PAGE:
Elsewhere in entertainment and the arts:
The Butler Center for Arkansas Studies will mark the 50th anniversary of the creation of the Corporation for Public Broadcasting and the 60th Anniversary of Arkansas’ oldest public radio station, KASU-FM in Jonesboro, with a panel discussion on the history of public media in Arkansas and the nation for its Legacies & Lunch program, noon Wednesday in the Darragh Center, Central Arkansas Library System Main Library, 100 Rock St., Little Rock.
Panelists include Bobby Ampezzan, managing editor of Arkansas Public Media; KASU station manager Mike Doyle; Regina Dean, a past general manager at KUAR-FM in Little Rock and currently general manager at WUOT-FM in Knoxville, Tenn.; and representatives from the Arkansas Educational Television Network. Co-sponsor is the Arkansas Humanities Council.
Attendees should provide their own sack lunch; the Butler Center will provide drinks and dessert. Admission is free. Call (501) 918-3033 or visit the website, butlercenter.org.
Dream Land Emmy
AETN’s documentary Dream Land: Little Rock’s 9th Street received the Mid-America Chapter of the National Academy of Television Arts and Sciences Emmy Award on Sept. 9 for best editor — program (Lucas Mireles). The film focused on the Dreamland Ballroom, which occupies the third floor of the Arkansas Flag and Banner building, formerly Taborian Hall, on Little Rock’s West Ninth Street.
Oct. 13 is the deadline to register for the Arkansas Arts Council’s “ArtLinks 2017: Creating a Vibrant Arts Community,” Oct. 23-24 at the Robinson Center Performance Hall, 426 W. Markham St.at Broadway, Little Rock.
Keynote speaker Clayton Lord, vice president of Local Arts Advancement for Americans for the Arts, will discuss the social impact of the arts and the importance of creating more equitable access to the arts in all communities, 10:45-11:30 a.m. Oct. 24.
The two-day event will include 12 local and national arts experts leading workshops on topics including the creative economy, the rebirth of the Arkansas Symphony Orchestra and how to create a better arts experience for older audience members and people with disabilities, plus tips on how to inform legislators about the value of the creative economy and how to use the arts to connect with an aging population.
Other conference highlights include an overview of the $100 million creative place-making development in El Dorado’s Murphy Arts and Entertainment District, tours of the Robinson Center Performance Hall and the Arkansas Regional Innovation Hub in the Argenta Arts District in North Little Rock and a docent-led stroll through downtown Little Rock’s outdoor sculpture garden.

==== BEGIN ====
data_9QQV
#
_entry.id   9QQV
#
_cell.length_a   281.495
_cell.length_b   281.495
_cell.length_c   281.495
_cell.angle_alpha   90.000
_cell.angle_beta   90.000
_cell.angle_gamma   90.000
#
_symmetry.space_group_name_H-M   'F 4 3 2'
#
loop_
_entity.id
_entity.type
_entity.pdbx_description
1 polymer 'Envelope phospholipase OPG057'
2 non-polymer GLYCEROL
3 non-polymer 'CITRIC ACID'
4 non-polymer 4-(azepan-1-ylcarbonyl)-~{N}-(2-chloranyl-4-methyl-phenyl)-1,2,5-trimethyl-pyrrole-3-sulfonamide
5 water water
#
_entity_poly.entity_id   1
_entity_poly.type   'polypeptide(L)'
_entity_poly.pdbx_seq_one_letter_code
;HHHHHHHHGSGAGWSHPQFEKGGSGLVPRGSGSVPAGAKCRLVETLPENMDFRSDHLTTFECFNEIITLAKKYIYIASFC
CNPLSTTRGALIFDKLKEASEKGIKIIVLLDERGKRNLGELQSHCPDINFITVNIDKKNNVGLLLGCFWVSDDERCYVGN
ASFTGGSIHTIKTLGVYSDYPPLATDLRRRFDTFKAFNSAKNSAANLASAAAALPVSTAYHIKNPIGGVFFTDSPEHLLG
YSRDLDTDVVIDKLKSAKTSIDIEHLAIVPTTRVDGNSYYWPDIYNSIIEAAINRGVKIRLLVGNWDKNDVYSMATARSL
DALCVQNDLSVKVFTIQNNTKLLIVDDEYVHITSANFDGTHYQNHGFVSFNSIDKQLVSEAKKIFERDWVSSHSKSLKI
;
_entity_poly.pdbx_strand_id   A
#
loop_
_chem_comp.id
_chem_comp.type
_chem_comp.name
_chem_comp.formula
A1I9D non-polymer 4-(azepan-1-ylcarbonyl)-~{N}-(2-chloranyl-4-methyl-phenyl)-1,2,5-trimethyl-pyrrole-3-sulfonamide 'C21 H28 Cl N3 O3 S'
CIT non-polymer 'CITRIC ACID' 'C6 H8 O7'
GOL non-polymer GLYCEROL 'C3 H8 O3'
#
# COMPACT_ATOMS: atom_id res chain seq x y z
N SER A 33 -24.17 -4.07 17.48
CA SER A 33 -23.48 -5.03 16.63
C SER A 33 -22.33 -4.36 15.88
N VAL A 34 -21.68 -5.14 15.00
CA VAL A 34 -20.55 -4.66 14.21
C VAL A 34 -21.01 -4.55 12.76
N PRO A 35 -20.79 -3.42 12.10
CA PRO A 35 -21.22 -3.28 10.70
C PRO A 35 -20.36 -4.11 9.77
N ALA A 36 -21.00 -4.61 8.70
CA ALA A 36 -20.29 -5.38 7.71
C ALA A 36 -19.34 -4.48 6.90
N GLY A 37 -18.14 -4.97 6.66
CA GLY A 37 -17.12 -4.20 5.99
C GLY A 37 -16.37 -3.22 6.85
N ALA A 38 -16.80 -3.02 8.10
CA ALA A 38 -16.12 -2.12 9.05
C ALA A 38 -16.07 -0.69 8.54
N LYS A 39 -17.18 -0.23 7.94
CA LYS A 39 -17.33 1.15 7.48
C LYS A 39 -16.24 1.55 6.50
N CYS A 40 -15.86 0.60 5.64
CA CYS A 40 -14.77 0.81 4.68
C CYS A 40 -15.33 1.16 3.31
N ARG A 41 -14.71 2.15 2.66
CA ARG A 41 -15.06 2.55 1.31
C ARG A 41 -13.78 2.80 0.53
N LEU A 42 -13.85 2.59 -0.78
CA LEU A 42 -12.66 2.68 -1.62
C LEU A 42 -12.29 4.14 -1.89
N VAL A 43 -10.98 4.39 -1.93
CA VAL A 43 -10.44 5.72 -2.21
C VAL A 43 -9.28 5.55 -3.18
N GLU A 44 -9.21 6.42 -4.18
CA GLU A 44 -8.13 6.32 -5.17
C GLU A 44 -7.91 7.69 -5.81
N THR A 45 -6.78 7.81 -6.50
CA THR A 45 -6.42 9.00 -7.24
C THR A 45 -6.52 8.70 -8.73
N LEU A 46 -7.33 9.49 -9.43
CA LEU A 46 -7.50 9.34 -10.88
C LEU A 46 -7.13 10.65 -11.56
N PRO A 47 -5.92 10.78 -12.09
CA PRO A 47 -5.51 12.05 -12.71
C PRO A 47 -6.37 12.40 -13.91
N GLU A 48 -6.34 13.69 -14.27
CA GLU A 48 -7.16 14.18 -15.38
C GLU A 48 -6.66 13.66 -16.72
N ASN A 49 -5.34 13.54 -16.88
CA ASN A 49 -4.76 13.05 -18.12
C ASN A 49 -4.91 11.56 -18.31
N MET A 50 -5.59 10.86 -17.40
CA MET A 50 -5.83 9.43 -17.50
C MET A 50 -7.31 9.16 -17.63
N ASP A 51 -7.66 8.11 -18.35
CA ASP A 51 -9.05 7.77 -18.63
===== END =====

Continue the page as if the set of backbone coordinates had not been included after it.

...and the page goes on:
Fee for the two-day conference is $120. Register online at www.arkansasarts.org/artlinks. Call (501) 324-9767 or email firstname.lastname@example.org.
In conjunction with the conference, the Arts Council will recognize the recipients of its Individual Artist Fellowship awards, 5:30-8:30 p.m. Oct. 23, at Historic Arkansas Museum, 200 E. Third St., Little Rock. Light refreshments and beverages will be served in the Stella Boyle Smith Atrium at 5:30; the awards program starts at 6 in the Ottenheimer Theater. Admission is free; seating is limited. Reserve a seat by Oct. 16 by calling (501) 324-9348 or emailing email@example.com. The awards are in three categories:
Literary Arts: Creative Nonfiction Writing — Caroline Beimford, Fayetteville; Jennifer Coffy Davis, Little Rock; Paige Martin Reynolds, Little Rock
Performing Arts: Cinematic Arts, Director of a Narrative or Documentary Film — Amman Abbasi, Little Rock; Russell Leigh Sharman, Fayetteville; Charles Eric White, Little Rock
Visual Arts: Contemporary Craft — Sofia V. Gonzalez, Little Rock; Kerrick Hartman, Stuttgart; Hannah May, Hensley.
Authors Tayari Jones and Cara Brookins will “headline” the inaugural C.D. Wright Women Writers Conference, Nov. 3-4 at the University of Central Arkansas, 201 Donaghey Ave., Conway.
Jones, author of the novels Leaving Atlanta, The Untelling, Silver Sparrow and the pending An American Marriage, will lecture at 6 p.m. Nov. 3 at UCA’s College of Business Auditorium. A reception will follow. Brookins, the Little Rock-based author of Rise: How a House Built a Family, a memoir about building a house with her own hands after leaving an abusive relationship, will lecture at 12:15 p.m. Nov. 4 in the ballroom of McCastlain Hall.
Saturday’s lineup will also include a book fair and craft talks featuring information on writing, publishing and editing; practical advice from experienced writers on how to balance writing, work and home life; and readings from creative works.
The conference, named for poet and Mountain Home native C.D. Wright (1949-2016), while open to all, will focus on women and women-identifying writers from all genres and all experience levels, from journalism to mass-market books.
Preserve Arkansas will host its annual fall “ramble” (bus trip), this year to the Arkansas Grand Prairie, Nov. 4. The “Rice Country Ramble” will include a focus on the people who settled the region, the history of rice cultivation in Arkansas and the art of making duck calls, with stops at Slovak, Fairmount, Stuttgart, St. Charles, DeWitt, and Arkansas Post. The bus departs at 7:30 a.m. from First Presbyterian Church-Argenta, 201 W. Fourth St., North Little Rock, and returns at approximately 10 p.m.; ramblers will sip beer made with Arkansas rice by Stone’s Throw Brewing as well as bloody Marys, mimosas, wine and nonalcoholic beverages. Tickets, $125, include motor coach transportation, historic site tours, snacks and libations on the bus and meals. Register by Oct. 27 online at PreserveArkansas.org. For more information, call (501) 372-4757 or email firstname.lastname@example.org.